Off the Wire, 8/23US DHS Approves Counter-MANPADS Design
Source: Northrop Grumman
Northrop Grumman has received US Department of Homeland Security (DHS) approval of its design for the Guardian protection system, intended to protect commercial aircraft from attack by ground-based, shoulder-fired missiles, or man-portable air-defense systems (MANPADS).
The company recently passed the last of three design reviews for its Guardian protection system, which is based on the military directional-infrared-countermeasures (DIRCM) technology it currently has in production for the US military and several international customers. Northrop Grumman's commercial DIRCM version is being developed under Phase II of the Department of Homeland Security's Counter-MANPADS program.
The first of the design reviews involved hardware development, while the second focused on software. The third, completed in April, called for installing the system on an actual aircraft. Northrop Grumman is now finalizing the fabrication and integration of pre-production prototypes before it begins operational testing and evaluation of its counter-MANPADS system aboard an MD-11 airliner later this month and a Boeing 747 later this year.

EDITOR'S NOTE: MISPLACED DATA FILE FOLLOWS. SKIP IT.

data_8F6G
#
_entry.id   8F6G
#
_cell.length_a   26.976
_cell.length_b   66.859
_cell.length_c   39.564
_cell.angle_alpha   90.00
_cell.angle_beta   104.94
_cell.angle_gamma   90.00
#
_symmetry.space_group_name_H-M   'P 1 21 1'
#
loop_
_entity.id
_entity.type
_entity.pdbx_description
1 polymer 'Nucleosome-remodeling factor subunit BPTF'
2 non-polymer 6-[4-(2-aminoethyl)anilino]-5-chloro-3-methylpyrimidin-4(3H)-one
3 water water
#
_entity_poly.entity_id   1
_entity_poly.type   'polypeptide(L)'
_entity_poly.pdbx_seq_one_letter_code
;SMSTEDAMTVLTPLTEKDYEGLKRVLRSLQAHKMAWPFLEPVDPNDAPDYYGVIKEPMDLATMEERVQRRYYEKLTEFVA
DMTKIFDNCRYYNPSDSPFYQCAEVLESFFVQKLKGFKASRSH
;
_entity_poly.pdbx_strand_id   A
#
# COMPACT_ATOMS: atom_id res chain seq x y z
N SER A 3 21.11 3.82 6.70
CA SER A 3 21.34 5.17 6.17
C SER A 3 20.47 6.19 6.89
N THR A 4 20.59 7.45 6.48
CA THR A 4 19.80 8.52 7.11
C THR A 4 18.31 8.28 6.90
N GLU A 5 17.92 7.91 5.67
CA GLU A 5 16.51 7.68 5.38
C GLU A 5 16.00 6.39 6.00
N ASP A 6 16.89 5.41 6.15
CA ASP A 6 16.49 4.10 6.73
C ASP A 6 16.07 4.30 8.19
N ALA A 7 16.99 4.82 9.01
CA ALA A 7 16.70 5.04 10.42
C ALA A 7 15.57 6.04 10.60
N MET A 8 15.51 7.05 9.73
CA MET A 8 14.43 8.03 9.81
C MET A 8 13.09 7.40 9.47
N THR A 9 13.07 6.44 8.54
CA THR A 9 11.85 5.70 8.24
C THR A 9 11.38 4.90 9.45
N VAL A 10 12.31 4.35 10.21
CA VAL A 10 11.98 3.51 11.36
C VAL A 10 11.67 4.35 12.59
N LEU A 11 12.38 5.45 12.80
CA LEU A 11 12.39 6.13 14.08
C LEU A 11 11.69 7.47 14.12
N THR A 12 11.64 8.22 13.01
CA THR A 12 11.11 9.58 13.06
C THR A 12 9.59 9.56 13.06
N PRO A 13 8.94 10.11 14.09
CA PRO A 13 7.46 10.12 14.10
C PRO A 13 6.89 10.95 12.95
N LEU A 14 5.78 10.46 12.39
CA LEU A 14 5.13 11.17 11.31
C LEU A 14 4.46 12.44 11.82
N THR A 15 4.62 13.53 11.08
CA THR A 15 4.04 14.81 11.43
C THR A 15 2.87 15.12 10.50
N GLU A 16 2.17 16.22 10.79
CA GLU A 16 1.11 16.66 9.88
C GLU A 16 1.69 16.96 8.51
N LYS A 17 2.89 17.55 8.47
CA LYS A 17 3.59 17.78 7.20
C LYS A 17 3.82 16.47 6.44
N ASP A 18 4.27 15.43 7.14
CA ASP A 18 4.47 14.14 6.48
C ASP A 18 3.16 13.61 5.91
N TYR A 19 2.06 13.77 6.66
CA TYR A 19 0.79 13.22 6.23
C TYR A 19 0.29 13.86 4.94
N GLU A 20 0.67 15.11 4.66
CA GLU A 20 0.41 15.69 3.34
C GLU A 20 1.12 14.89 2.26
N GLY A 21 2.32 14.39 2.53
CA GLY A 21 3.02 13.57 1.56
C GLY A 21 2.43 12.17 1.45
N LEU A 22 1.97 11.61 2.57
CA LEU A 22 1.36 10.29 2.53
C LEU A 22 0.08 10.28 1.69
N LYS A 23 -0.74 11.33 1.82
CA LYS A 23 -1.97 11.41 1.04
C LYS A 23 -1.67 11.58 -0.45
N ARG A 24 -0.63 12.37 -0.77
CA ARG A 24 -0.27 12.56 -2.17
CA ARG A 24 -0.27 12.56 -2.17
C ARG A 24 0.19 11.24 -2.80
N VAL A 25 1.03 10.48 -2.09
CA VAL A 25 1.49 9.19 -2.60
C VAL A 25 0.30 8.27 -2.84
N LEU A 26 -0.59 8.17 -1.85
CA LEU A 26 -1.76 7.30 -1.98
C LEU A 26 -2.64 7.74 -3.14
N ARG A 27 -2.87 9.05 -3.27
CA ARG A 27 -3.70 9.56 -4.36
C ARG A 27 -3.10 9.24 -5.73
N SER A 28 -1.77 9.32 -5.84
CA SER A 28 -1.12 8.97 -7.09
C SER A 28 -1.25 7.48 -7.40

According to the DHS, the Counter-MANPADS program is focused on demonstrating the viability, economics, and effectiveness of adapting existing military technology to protect commercial aircraft from the MANPADS threat. Northrop Grumman's Guardian system makes use of multi-band laser and other technology from the company's proven military countermeasures system.
The Northrop Grumman DIRCM system operates automatically by detecting a missile launch, determining if it is a threat, and activating a high-intensity infrared countermeasures system to track and defeat the threat. The only such system currently in production, Northrop Grumman's Nemesis AN/AAQ-24(V) is being installed on several hundred military aircraft, including more than 20 different fixed- and rotary-wing platforms for the US military and several allied countries, including the UK, Australia, and Denmark.
For more on the countermeasures systems for airliners, see Movement in US Congress on Commercial Counter-MANPADS and DIRCM Systems Selected Under Counter-MANPADS Program.
JTRS, MIDS to Dominate US Airborne Communications
Source: Forecast International